Most of the Chargers pilot 300-pound motorized wheelchairs that sit low to the ground and use steel guards to pass the oversize ball and defend against collisions. The machines can move so quickly that officials conduct a speed trial before each game to make sure no player has souped up his or her ride to exceed the 6.2 mph speed limit.

Katie Randall knows something about speed. The 29-year-old Winooski after-school teacher is one of two women on the Chargers roster. She joined two years ago after a team associate saw her zooming through the hallways while volunteering at Fletcher Allen Health Care and recruited her.

Randall remembers watching her two young brothers playing football and baseball while her cerebral palsy kept her on the sidelines.

On Saturday, she found herself again on the sidelines after a concussion she suffered at work when her chair accidentally tipped over. But doctors told her she could get back in the game soon, and she wasn't going to miss the chance to cheer her teammates on.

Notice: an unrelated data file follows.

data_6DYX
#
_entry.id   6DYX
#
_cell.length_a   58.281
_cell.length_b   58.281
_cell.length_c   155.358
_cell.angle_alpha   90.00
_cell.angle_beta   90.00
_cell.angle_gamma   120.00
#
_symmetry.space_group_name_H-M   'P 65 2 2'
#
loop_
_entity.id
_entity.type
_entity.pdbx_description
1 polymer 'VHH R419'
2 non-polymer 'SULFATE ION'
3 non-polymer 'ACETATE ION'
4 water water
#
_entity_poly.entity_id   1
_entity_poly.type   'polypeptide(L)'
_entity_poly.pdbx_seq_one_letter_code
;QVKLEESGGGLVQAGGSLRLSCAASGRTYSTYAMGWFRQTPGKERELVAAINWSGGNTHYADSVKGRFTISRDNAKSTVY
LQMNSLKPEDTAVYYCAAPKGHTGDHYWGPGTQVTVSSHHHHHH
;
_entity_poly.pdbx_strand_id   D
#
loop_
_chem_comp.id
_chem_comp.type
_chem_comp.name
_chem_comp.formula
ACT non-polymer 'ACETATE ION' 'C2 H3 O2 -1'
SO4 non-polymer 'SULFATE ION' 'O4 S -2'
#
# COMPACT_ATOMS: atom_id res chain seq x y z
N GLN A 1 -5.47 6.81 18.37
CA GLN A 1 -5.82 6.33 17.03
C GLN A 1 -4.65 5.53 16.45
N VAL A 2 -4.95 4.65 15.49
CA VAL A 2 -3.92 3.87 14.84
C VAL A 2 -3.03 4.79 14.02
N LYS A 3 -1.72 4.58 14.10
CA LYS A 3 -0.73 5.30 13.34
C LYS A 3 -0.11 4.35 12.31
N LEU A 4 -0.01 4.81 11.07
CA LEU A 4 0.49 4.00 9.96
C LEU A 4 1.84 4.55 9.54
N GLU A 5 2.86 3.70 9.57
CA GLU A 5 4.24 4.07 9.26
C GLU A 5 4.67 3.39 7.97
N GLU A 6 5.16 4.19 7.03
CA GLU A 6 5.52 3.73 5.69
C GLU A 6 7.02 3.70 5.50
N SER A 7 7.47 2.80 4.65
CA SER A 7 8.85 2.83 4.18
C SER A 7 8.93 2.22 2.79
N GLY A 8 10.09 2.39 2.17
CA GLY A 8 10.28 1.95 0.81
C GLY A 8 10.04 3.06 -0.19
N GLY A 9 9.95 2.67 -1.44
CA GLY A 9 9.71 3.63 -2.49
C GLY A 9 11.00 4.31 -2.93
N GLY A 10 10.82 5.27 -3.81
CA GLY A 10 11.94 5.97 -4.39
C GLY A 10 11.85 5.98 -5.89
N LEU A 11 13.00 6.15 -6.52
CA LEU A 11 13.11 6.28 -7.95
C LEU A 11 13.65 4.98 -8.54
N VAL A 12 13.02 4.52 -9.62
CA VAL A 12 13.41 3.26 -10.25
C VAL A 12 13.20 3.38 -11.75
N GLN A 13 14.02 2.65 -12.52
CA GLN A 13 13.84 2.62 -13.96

Her hair drawn into a ponytail, Randall said with a smile, "I want to get out there so bad."

Postscript: The Chargers kept charging Saturday, beating the Boston team and then a Québec squad in the semifinal round. In the championship final, they faced the Chariots, the Massachusetts team that had shut them out in the first round. The teams dueled to a 1-1 tie in regulation play, and then went on to a penalty-kick shootout, which the Chargers won 3-2. The Stamatis Cup stays in Vermont.

To play or volunteer, or to donate to the Vermont Chargers, contact Nate Besio at 310-2912 or nbesio@gmail.com.